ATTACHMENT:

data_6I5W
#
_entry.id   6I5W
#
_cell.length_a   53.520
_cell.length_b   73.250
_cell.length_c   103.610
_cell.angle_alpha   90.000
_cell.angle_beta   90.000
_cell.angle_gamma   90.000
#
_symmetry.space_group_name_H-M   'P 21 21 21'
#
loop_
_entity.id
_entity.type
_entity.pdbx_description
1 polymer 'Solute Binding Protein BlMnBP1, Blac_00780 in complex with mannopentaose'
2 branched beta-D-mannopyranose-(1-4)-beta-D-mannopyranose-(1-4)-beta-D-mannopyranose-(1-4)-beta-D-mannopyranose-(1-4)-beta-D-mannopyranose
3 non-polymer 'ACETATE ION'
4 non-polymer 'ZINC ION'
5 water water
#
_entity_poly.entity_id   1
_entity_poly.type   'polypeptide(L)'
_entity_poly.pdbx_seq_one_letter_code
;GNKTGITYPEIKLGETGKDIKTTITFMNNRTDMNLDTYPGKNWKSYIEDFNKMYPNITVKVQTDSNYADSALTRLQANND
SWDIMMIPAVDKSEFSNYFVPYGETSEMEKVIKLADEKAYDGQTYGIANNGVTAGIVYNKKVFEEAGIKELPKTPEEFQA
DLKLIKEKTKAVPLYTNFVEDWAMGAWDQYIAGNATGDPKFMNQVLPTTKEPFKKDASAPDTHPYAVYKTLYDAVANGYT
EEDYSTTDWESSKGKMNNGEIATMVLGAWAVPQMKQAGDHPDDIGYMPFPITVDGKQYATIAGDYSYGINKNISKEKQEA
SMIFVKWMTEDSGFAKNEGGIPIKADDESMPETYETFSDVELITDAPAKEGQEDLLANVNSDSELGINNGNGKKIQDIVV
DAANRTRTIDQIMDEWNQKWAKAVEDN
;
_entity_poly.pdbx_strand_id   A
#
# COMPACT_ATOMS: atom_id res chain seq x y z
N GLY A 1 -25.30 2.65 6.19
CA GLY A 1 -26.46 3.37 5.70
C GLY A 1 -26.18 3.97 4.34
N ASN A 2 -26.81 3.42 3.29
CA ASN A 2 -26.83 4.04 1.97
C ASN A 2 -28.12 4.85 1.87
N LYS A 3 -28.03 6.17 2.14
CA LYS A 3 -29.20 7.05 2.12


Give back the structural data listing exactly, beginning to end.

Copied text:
data_6I5W
#
_entry.id   6I5W
#
_cell.length_a   53.520
_cell.length_b   73.250
_cell.length_c   103.610
_cell.angle_alpha   90.000
_cell.angle_beta   90.000
_cell.angle_gamma   90.000
#
_symmetry.space_group_name_H-M   'P 21 21 21'
#
loop_
_entity.id
_entity.type
_entity.pdbx_description
1 polymer 'Solute Binding Protein BlMnBP1, Blac_00780 in complex with mannopentaose'
2 branched beta-D-mannopyranose-(1-4)-beta-D-mannopyranose-(1-4)-beta-D-mannopyranose-(1-4)-beta-D-mannopyranose-(1-4)-beta-D-mannopyranose
3 non-polymer 'ACETATE ION'
4 non-polymer 'ZINC ION'
5 water water
#
_entity_poly.entity_id   1
_entity_poly.type   'polypeptide(L)'
_entity_poly.pdbx_seq_one_letter_code
;GNKTGITYPEIKLGETGKDIKTTITFMNNRTDMNLDTYPGKNWKSYIEDFNKMYPNITVKVQTDSNYADSALTRLQANND
SWDIMMIPAVDKSEFSNYFVPYGETSEMEKVIKLADEKAYDGQTYGIANNGVTAGIVYNKKVFEEAGIKELPKTPEEFQA
DLKLIKEKTKAVPLYTNFVEDWAMGAWDQYIAGNATGDPKFMNQVLPTTKEPFKKDASAPDTHPYAVYKTLYDAVANGYT
EEDYSTTDWESSKGKMNNGEIATMVLGAWAVPQMKQAGDHPDDIGYMPFPITVDGKQYATIAGDYSYGINKNISKEKQEA
SMIFVKWMTEDSGFAKNEGGIPIKADDESMPETYETFSDVELITDAPAKEGQEDLLANVNSDSELGINNGNGKKIQDIVV
DAANRTRTIDQIMDEWNQKWAKAVEDN
;
_entity_poly.pdbx_strand_id   A
#
# COMPACT_ATOMS: atom_id res chain seq x y z
N GLY A 1 -25.30 2.65 6.19
CA GLY A 1 -26.46 3.37 5.70
C GLY A 1 -26.18 3.97 4.34
N ASN A 2 -26.81 3.42 3.29
CA ASN A 2 -26.83 4.04 1.97
C ASN A 2 -28.12 4.85 1.87
N LYS A 3 -28.03 6.17 2.14
CA LYS A 3 -29.20 7.05 2.12